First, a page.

Rajani Varni (SEWA – India)

When Rajani first came with her children to Indore, they were extremely poor. To feed her family, Rajani boiled flour in water to make gruel. She found a very low-paying job in a medicine factory, where she did not earn enough to both make rent and buy food. Women at the factory shared their lunchtime rotis, which Rajani would wrap up to take home to her children. She herself ate only once a day, collected whatever household goods the family needed from what others threw away, and bought small amounts of food and cooking supplies when she could.

Rajani built a hut in what is now Sindhi Colony but was then, as Rajani says, “like a jungle.” Completely undeveloped, the community consisted of temporary shacks around a huge drain, and it wasn’t long before the municipal corporation decided the shacks were best demolished.

When Rajani and other women went to the municipal offices in hopes of stopping the eviction, they met Annapurna Prajapati, the SEWA organizer. Annapurna helped the women negotiate settlements around the eviction, with which Rajani was able to acquire land for a new home.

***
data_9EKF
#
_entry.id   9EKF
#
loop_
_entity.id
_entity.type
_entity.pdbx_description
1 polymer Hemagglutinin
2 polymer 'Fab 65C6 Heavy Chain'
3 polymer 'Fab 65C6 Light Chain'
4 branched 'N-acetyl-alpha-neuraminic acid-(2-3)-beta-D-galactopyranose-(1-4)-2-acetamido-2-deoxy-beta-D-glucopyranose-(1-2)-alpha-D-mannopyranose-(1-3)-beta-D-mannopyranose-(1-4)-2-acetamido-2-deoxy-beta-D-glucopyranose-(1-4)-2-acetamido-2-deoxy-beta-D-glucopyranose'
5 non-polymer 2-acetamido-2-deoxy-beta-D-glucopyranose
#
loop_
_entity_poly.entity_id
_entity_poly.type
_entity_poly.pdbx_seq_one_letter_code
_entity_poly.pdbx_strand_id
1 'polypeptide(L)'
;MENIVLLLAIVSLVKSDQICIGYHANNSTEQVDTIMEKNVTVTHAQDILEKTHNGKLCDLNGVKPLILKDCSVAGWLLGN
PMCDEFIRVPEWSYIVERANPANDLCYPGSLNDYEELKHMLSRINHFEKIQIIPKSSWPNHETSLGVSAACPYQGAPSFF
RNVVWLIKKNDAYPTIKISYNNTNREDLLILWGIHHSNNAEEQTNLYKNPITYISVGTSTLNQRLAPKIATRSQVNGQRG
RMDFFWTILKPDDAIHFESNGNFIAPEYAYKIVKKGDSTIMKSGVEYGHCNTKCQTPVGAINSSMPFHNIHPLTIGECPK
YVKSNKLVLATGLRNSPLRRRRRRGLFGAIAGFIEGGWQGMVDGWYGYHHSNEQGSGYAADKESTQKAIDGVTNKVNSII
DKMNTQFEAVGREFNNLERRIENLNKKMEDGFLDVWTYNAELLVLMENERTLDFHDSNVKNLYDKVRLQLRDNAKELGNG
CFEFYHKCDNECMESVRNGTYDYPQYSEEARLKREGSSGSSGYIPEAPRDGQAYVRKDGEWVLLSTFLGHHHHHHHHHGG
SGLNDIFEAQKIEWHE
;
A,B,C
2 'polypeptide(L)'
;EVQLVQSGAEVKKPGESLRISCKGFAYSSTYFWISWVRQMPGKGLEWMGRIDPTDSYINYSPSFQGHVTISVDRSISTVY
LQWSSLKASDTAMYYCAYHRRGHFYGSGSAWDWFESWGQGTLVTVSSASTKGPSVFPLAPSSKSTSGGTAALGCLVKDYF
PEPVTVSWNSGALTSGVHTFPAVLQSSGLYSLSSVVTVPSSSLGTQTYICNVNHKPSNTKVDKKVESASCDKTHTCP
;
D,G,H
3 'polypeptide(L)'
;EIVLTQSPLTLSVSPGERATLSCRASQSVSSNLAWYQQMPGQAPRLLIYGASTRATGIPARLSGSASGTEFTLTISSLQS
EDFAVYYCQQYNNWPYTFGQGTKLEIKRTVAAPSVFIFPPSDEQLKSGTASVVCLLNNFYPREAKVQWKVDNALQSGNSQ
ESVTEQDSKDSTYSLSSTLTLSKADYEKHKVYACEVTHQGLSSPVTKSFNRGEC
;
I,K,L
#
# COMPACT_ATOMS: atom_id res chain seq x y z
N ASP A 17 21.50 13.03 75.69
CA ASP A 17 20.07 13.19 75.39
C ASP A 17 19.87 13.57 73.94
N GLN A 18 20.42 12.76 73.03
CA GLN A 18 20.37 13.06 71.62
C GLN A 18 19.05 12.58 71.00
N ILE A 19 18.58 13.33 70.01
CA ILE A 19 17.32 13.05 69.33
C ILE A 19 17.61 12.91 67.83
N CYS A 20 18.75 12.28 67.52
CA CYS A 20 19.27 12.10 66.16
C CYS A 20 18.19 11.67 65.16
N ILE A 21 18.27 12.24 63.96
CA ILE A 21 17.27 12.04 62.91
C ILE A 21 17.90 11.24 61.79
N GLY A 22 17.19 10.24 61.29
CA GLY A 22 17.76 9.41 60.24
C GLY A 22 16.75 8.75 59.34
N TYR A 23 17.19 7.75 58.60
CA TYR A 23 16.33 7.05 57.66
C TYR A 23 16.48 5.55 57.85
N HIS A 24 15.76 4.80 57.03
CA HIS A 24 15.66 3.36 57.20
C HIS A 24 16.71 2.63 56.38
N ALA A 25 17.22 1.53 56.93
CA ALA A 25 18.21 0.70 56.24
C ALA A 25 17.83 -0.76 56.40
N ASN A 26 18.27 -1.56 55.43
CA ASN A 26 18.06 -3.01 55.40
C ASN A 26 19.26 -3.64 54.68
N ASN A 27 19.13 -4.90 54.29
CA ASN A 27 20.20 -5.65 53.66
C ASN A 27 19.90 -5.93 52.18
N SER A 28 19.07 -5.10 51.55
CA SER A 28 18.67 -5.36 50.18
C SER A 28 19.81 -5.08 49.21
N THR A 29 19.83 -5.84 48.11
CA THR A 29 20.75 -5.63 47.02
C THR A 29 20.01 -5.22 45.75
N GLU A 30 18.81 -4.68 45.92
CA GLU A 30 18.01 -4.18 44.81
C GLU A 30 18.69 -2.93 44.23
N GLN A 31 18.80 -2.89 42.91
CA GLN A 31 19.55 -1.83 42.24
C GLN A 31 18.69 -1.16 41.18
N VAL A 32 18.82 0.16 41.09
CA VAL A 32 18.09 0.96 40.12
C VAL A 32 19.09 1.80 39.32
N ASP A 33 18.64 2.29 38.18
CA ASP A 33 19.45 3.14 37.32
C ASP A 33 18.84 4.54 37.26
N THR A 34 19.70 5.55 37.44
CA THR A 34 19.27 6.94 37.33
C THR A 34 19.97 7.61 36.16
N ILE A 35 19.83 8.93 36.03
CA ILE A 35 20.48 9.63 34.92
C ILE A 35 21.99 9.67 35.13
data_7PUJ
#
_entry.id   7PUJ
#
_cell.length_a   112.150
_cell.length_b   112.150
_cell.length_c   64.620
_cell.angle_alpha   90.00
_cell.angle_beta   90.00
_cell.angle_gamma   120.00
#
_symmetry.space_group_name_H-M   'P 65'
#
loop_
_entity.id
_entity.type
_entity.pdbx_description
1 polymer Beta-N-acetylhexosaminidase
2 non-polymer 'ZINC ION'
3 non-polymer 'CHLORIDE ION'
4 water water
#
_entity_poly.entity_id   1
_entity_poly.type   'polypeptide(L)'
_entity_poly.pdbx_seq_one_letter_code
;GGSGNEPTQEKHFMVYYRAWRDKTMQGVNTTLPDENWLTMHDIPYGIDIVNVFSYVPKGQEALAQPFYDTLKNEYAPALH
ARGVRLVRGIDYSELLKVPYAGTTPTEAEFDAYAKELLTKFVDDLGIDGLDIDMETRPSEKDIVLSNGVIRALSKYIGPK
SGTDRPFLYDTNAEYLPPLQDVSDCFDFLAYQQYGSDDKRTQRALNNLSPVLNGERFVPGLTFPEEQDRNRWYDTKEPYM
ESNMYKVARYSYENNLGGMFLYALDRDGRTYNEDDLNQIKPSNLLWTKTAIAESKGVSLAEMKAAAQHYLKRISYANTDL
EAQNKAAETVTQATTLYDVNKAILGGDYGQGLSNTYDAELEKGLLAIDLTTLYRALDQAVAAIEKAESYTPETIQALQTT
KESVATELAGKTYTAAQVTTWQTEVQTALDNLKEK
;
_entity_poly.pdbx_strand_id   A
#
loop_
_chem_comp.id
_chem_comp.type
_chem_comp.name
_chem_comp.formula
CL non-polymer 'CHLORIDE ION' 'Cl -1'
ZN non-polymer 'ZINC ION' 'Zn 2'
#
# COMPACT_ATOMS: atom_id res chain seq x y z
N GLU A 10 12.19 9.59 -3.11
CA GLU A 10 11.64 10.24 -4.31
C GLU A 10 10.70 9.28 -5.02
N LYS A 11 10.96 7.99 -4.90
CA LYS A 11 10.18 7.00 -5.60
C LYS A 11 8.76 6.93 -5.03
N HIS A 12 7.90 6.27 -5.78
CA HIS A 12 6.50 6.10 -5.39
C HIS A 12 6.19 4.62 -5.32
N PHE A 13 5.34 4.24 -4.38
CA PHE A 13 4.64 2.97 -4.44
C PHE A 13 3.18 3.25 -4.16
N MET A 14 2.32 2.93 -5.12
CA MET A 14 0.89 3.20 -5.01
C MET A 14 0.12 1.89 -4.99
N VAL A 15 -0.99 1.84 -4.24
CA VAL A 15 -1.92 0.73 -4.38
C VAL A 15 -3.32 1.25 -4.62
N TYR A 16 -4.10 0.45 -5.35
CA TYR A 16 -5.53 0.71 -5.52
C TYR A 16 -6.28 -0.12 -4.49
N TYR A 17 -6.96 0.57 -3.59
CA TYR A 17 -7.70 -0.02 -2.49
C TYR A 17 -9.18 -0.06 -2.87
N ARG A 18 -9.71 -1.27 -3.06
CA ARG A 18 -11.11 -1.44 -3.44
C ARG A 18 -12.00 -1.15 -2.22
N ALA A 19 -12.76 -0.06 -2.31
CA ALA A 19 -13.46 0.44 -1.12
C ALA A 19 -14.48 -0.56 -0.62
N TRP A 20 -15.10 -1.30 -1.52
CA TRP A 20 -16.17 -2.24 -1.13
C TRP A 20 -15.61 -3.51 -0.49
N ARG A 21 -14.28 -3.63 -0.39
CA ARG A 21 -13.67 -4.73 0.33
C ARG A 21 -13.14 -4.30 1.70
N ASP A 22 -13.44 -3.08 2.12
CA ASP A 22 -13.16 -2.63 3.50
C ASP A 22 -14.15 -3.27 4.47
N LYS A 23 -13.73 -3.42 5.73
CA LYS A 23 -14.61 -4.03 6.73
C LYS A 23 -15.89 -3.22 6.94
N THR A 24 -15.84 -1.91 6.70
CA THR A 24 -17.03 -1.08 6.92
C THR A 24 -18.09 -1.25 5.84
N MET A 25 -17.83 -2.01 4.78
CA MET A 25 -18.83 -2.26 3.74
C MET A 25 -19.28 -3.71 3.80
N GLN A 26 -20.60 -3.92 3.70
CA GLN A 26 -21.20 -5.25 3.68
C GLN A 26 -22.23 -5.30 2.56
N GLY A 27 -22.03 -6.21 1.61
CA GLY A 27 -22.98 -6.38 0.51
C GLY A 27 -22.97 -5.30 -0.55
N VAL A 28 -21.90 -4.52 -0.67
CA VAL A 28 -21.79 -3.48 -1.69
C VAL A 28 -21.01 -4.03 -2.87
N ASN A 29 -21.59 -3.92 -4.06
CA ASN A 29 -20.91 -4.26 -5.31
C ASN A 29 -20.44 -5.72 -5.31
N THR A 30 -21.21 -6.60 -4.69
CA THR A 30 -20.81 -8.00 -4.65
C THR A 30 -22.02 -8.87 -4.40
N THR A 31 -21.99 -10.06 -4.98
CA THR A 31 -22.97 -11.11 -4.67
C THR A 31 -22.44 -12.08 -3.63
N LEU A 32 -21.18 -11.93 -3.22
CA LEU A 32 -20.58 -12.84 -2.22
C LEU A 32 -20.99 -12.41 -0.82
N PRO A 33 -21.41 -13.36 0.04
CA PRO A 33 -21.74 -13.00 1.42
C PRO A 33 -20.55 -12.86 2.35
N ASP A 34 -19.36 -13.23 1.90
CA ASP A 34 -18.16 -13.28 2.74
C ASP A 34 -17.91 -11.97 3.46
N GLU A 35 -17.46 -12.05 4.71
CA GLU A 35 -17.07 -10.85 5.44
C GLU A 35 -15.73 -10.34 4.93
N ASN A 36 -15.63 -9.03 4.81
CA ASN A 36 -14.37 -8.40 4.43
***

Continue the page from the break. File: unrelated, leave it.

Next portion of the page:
Rajani soon became a SEWA member, participating in the trainings that helped her evolve into such a key community leader today. “Being with SEWA,” Rajani says, “I have come up in life. SEWA has helped me, and I have saved. With my savings and loans, I have brought about changes.”

Rajani now operates three stalls, and, with the help of SEWA loans, has been able to build a three-story house, from which she receives rental income from three flats. Her flat and her daughter’s flat next door, while still each one room, show some signs of greater flexibility of income—a fridge hums and a fish-tank bubbles in the background. And Rajani is fortunate because, as she says, “when I am old, I will have savings.”

Today, Rajani’s hours are still very long—her days begins at five a.m. when she begins her trek to the vegetable mundi to collect produce to sell for the day. By eight, she is selling at one of her stalls, where she remains until nine p.m. The security of her income and goods are still subject to government forces. But as her daughter says, “an ocean is changed drop by drop.” Read  more about how SEWA creates change by downloading the PDF.